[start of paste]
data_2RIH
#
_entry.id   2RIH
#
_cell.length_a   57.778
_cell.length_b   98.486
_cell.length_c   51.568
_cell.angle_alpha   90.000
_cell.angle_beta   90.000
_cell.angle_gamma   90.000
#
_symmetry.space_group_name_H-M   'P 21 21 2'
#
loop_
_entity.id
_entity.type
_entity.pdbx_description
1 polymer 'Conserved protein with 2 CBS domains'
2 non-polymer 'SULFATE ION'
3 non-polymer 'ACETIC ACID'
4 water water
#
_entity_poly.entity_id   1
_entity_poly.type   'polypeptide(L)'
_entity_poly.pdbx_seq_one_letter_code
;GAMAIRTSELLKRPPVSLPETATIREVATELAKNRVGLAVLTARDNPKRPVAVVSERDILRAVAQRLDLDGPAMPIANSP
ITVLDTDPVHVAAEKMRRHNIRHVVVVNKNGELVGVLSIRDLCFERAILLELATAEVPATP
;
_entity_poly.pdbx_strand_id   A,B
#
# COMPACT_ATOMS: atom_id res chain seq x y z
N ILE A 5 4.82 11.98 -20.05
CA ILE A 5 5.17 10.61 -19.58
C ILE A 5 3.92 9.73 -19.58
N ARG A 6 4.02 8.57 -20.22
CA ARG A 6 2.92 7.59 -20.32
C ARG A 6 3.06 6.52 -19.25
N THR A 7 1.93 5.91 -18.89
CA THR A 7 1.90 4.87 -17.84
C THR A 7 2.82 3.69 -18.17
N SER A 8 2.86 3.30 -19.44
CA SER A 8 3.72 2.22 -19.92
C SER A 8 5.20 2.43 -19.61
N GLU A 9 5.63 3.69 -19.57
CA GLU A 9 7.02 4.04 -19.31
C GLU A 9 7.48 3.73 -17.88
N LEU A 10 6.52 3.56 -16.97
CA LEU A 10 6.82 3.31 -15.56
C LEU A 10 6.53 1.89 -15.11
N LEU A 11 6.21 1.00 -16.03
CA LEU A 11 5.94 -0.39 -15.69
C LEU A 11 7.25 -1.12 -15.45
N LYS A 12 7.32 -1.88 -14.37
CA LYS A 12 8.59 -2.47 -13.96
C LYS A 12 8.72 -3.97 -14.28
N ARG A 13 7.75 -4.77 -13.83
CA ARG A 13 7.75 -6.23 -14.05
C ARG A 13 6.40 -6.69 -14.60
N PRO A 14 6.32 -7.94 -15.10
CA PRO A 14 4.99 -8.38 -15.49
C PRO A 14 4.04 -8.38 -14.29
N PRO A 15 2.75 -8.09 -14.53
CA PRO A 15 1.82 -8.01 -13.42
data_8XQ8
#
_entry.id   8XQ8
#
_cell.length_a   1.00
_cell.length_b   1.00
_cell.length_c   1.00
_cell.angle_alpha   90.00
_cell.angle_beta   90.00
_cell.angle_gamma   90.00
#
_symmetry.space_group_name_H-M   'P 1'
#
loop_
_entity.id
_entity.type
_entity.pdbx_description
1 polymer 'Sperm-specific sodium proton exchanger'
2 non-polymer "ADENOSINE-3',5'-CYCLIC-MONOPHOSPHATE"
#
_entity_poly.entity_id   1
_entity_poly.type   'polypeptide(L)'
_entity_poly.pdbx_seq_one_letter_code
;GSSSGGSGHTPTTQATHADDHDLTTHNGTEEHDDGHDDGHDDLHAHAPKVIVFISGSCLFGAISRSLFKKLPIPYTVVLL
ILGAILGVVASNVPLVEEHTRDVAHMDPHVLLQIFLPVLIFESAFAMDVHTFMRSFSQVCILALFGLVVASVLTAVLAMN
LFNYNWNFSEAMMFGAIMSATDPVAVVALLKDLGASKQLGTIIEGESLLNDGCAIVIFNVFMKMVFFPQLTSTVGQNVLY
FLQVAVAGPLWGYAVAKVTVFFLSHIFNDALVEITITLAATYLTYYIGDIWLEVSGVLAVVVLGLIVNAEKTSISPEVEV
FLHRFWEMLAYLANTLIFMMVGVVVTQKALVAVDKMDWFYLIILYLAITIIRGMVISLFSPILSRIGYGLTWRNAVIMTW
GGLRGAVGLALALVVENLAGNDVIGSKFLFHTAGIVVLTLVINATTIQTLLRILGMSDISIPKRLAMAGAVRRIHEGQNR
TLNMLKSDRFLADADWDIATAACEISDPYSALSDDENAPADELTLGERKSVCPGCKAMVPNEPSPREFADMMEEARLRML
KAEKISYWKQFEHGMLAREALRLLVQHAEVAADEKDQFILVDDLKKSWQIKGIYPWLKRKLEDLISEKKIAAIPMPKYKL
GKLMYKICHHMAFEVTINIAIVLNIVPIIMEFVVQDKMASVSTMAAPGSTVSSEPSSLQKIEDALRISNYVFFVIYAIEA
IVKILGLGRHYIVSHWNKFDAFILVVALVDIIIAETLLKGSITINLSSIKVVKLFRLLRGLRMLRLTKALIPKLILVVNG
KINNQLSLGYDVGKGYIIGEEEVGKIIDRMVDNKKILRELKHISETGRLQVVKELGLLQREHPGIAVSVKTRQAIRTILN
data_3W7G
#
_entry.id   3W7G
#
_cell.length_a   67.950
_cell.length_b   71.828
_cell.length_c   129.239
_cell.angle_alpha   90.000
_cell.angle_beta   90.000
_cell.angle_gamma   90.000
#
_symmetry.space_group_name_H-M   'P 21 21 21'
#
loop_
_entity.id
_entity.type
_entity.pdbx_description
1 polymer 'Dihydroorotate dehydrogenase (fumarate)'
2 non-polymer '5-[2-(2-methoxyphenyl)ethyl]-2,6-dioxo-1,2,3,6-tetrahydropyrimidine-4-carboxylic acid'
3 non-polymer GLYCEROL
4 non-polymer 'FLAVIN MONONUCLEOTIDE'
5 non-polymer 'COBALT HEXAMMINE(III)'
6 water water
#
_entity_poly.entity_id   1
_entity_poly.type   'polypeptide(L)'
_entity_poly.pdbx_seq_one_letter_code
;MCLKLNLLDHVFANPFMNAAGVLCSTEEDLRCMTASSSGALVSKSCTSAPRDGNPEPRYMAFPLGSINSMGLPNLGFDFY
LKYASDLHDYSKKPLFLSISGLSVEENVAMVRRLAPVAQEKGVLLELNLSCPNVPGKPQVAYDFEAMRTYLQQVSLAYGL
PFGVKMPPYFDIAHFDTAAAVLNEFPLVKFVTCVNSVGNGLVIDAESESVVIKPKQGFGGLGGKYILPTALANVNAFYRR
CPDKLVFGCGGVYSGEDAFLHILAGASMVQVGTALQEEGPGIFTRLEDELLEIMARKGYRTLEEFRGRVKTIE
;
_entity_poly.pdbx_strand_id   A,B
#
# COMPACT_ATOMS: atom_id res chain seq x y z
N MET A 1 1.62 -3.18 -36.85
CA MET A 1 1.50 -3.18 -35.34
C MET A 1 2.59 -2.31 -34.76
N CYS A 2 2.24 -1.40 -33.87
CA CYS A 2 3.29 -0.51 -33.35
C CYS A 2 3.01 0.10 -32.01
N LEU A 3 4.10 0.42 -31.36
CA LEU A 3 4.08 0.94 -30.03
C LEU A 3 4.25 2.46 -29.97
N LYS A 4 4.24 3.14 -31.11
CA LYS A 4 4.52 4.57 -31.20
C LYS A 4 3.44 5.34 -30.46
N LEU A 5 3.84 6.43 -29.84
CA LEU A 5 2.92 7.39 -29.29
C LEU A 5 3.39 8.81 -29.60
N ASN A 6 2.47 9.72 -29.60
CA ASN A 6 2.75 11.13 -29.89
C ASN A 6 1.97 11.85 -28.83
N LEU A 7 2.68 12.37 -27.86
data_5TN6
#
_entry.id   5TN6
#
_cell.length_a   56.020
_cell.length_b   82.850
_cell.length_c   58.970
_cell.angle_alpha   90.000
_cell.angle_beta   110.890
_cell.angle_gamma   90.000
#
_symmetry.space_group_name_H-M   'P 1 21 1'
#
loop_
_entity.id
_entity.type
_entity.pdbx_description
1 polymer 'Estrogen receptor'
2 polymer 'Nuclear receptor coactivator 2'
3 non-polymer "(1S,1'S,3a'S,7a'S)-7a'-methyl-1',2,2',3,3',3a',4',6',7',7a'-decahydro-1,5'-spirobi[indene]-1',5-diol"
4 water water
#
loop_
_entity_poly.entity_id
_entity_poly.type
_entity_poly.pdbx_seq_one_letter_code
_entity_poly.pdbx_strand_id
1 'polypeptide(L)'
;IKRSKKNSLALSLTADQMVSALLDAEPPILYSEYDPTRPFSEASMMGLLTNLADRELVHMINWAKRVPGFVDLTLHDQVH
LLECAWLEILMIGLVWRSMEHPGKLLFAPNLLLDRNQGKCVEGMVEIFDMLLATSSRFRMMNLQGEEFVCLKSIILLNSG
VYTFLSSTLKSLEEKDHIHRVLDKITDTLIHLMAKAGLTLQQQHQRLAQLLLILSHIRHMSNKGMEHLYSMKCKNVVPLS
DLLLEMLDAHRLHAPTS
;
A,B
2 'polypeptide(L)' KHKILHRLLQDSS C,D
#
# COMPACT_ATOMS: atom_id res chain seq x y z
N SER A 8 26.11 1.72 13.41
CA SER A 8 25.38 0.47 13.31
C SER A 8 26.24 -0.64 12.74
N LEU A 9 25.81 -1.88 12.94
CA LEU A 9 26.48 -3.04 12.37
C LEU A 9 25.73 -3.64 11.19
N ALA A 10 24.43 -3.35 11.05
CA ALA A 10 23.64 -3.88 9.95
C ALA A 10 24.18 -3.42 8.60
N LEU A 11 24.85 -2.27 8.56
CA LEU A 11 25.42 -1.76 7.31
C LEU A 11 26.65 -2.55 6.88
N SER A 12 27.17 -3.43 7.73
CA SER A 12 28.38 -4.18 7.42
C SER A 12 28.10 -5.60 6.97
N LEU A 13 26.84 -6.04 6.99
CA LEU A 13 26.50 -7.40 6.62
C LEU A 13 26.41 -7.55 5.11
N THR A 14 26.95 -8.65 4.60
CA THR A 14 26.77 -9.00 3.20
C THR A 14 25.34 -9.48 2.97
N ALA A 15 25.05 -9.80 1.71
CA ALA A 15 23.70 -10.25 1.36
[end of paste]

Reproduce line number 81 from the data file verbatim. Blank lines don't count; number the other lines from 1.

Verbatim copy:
1 polymer 'Sperm-specific sodium proton exchanger'